SOCHI, Russia – Jason Brown is 19 years old and in his first Olympics. Evgeni Plushenko is 31 and just pulled out of his last Winter Games. Yet the American rookie and the Russian figure skating legend have formed a surprising bond that left Brown unable to fully enjoy his moment in the spotlight this week.
Plushenko's withdrawal from the men's competition due to injury on Thursday night left Brown "heartbroken" and somewhat saddened despite his impressive performance in the short program, where he placed sixth and earned himself a spot in the final group for Friday night's free skate.
The manner of Plushenko's exit from the competition was dramatic and was the biggest story of the night, despite Yuzuru Hanyu's world-record score of 101.45 and Jeremy Abbott's horrific fall.
Yet while a miffed Russian public and the world's media started the inquest as to whether the four-time Winter Olympic medalist had been untruthful on the topic of his physical fitness, Brown's only concern was for his friend Plushenko.
"For sure it broke my heart," Brown said. "I saw him leaving the rink holding an ice pack [on his back] and you could see he was so disappointed that he wasn't able to continue and we all know how driven and determined and how much of a fighter he is. There is no other place he would be than to represent Russia in Russia. I was really concerned about Evgeni.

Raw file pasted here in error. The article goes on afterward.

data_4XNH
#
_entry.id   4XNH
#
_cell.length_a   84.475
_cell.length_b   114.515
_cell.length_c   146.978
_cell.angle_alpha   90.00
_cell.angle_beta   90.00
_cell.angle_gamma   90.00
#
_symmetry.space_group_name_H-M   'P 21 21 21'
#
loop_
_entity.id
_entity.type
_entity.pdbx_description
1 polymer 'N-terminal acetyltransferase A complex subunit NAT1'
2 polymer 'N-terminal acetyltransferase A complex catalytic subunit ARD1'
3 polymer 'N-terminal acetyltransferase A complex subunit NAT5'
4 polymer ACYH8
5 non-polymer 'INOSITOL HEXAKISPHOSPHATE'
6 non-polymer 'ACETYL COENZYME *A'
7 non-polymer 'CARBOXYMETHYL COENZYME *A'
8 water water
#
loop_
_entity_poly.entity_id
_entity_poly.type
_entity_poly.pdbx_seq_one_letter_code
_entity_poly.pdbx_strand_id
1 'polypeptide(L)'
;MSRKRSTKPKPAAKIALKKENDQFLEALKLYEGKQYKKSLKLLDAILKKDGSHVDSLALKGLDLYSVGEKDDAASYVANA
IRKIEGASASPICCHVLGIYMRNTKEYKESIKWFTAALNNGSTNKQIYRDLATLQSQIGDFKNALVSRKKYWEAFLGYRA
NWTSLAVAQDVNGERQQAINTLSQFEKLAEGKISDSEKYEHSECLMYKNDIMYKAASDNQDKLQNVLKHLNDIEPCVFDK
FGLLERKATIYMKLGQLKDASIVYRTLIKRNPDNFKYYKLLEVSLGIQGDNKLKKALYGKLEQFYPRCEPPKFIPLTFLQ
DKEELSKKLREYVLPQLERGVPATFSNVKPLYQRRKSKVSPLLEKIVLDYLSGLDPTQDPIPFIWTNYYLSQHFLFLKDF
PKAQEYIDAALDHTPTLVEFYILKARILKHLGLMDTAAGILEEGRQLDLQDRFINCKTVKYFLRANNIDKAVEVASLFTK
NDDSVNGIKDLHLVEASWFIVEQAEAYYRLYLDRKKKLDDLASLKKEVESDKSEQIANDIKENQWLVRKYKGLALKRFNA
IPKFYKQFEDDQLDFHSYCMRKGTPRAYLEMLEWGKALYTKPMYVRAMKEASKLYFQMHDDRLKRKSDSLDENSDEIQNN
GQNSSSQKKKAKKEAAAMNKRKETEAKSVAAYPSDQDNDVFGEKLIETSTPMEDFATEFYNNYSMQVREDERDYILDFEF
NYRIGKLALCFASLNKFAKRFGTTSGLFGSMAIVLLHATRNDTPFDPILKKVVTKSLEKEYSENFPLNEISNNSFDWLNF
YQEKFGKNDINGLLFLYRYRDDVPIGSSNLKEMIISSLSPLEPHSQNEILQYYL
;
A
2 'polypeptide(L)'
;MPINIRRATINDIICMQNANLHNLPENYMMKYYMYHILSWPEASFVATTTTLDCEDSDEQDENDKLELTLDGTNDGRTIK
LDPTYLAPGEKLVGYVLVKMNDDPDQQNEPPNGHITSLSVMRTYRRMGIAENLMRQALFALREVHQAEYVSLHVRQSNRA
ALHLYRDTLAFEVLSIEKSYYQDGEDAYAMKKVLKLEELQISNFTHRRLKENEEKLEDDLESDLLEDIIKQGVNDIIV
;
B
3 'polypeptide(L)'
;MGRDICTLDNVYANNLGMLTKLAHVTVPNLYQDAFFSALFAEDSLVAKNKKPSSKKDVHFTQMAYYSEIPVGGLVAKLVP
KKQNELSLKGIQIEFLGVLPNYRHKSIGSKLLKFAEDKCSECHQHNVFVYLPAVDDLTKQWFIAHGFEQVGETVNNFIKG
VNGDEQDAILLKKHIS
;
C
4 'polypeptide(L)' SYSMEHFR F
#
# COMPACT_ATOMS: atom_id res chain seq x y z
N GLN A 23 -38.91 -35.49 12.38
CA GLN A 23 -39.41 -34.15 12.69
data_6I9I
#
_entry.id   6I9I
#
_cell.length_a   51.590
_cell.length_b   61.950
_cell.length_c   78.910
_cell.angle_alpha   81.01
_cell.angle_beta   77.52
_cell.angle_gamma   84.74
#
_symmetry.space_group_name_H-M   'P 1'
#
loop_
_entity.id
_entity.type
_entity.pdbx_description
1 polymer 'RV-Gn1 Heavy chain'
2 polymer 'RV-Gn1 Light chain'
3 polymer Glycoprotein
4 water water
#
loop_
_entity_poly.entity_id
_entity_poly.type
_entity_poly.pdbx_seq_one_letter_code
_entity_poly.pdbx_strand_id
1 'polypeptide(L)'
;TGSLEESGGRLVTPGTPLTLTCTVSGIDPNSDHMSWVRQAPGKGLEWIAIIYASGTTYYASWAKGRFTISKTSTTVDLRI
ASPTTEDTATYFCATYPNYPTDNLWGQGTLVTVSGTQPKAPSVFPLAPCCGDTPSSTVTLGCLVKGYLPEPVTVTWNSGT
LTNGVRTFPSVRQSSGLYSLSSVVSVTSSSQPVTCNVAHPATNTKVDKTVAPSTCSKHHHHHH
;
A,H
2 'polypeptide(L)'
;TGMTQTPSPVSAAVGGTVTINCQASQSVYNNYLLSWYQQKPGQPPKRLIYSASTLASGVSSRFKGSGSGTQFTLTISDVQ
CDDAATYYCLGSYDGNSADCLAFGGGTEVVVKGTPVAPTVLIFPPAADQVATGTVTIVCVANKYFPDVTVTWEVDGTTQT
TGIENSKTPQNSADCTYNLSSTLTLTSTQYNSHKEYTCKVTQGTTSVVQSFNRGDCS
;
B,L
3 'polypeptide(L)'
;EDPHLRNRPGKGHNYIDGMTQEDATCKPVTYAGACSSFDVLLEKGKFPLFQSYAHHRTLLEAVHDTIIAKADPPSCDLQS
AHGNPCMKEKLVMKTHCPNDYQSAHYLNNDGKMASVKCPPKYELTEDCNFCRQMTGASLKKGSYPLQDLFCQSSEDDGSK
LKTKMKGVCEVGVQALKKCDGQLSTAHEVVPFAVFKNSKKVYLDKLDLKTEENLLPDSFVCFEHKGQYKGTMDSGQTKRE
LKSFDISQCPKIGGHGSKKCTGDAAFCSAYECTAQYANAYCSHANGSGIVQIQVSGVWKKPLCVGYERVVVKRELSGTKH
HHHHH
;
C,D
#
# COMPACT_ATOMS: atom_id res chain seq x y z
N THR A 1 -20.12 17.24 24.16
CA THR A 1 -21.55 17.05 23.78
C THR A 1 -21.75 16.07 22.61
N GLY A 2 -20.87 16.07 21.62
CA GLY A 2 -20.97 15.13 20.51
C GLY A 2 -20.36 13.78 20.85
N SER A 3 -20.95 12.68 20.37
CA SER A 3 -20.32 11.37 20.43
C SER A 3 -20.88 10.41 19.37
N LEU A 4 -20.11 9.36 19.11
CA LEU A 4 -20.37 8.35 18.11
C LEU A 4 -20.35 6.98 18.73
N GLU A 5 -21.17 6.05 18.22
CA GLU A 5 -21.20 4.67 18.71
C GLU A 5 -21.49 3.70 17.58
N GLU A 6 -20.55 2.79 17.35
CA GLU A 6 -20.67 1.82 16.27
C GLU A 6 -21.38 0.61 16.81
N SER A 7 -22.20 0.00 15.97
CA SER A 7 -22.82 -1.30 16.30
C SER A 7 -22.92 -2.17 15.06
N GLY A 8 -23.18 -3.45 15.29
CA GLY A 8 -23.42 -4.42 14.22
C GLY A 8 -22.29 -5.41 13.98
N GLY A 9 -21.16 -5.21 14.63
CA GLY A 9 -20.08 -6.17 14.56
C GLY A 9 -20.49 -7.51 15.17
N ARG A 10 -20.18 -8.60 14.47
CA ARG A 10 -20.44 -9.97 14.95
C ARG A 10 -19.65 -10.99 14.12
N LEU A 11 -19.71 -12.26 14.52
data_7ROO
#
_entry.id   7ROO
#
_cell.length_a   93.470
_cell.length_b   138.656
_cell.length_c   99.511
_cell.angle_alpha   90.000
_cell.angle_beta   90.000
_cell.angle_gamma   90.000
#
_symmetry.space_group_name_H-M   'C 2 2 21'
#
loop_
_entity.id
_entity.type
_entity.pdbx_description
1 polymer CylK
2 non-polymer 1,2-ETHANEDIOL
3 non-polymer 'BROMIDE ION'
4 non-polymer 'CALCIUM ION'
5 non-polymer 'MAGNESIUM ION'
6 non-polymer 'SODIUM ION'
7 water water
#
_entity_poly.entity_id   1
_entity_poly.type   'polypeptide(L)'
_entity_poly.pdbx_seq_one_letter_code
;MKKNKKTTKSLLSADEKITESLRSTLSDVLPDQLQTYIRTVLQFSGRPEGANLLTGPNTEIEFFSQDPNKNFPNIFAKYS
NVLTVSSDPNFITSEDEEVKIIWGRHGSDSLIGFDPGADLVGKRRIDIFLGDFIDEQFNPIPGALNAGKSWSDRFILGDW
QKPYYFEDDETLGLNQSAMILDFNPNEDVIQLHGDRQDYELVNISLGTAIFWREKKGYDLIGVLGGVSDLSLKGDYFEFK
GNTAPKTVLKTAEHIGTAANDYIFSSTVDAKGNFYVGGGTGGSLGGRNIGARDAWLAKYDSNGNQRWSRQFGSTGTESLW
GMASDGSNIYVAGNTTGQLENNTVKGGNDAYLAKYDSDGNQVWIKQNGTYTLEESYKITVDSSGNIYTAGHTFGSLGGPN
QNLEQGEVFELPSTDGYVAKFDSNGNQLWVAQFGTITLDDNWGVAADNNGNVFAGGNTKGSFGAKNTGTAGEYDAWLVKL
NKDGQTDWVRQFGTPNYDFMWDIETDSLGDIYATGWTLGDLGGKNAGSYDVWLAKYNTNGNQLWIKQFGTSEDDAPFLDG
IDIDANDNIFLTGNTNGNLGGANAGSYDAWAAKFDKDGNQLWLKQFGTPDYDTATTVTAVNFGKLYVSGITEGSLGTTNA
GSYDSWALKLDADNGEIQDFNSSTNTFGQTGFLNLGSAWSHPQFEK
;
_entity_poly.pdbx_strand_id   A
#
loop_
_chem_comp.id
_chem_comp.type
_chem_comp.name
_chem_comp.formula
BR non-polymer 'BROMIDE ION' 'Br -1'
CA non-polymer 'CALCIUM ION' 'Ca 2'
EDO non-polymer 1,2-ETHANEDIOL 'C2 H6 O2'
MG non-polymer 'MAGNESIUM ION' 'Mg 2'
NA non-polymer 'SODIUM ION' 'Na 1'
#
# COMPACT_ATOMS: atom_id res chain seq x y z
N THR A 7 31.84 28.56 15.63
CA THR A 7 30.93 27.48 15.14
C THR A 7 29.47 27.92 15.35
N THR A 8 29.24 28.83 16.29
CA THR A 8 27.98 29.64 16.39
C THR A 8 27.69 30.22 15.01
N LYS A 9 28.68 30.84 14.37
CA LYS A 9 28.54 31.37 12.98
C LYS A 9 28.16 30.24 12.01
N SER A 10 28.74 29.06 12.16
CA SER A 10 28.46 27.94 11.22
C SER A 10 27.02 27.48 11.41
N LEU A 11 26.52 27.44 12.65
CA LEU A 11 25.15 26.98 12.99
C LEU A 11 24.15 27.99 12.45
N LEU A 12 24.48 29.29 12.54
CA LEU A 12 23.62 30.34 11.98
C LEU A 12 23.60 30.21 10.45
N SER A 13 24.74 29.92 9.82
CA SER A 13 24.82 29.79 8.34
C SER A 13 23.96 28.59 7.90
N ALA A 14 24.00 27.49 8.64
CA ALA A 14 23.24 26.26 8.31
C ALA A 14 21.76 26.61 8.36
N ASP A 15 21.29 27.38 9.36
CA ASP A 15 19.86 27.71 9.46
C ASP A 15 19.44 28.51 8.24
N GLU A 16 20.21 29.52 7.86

"He is beyond that driven, passionate skater. He proved in the team event that he is strong and he is ready, so I know it is frustrating that he had to pull out. I really respect everything that he does. He is a true champion."
The friendship is not a typical one.
Brown is a happy-go-lucky and gregarious character who is visibly delighted simply to be at the Olympics as he walks around the Athletes' Village with a permanent smile on his face. Plushenko is a moodier type, with a regal air befitting his status as one of the all-time greats in figure skating, having won Olympic silver medals in 2002 and 2010 and gold medals in Torino in 2006 and here in Sochi in the inaugural team competition.
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Plushenko became a huge fan of Brown after being shown an online video of the youngster performing at the U.S. Championships in Boston last month. He wasn't alone, either. Brown's "Riverdance" performance in the long program generated more than 3.9 million views online.
"It is a really cool relationship," Brown said. "I respect him so much and to know that he respects me and what I do is huge as well.
"[Plushenko] has been so nice to me and so supportive over the past week. When we had team practice he came up to me and said, 'I am such a huge fan of yours.' I was like, 'What? No, no, no, no, like I am such a huge fan of yours.' And I was like, 'You're amazing' and he's like, 'No, you're amazing' – and you know like right off the bat I was so relaxed.
"He is such an incredible person and that meant so much to me and that support instantly made me feel calm from the second I stepped on the ice."
Brown went into the men's singles event with most experts predicting he would struggle to place inside the top 10, but his clean performance on Thursday, albeit without attempting the devilishly difficult quad jump, shot him into first place after two of the five groups. He will be the last skater of the night on Friday – the top six all skate in the final group with the starting order randomly selected.
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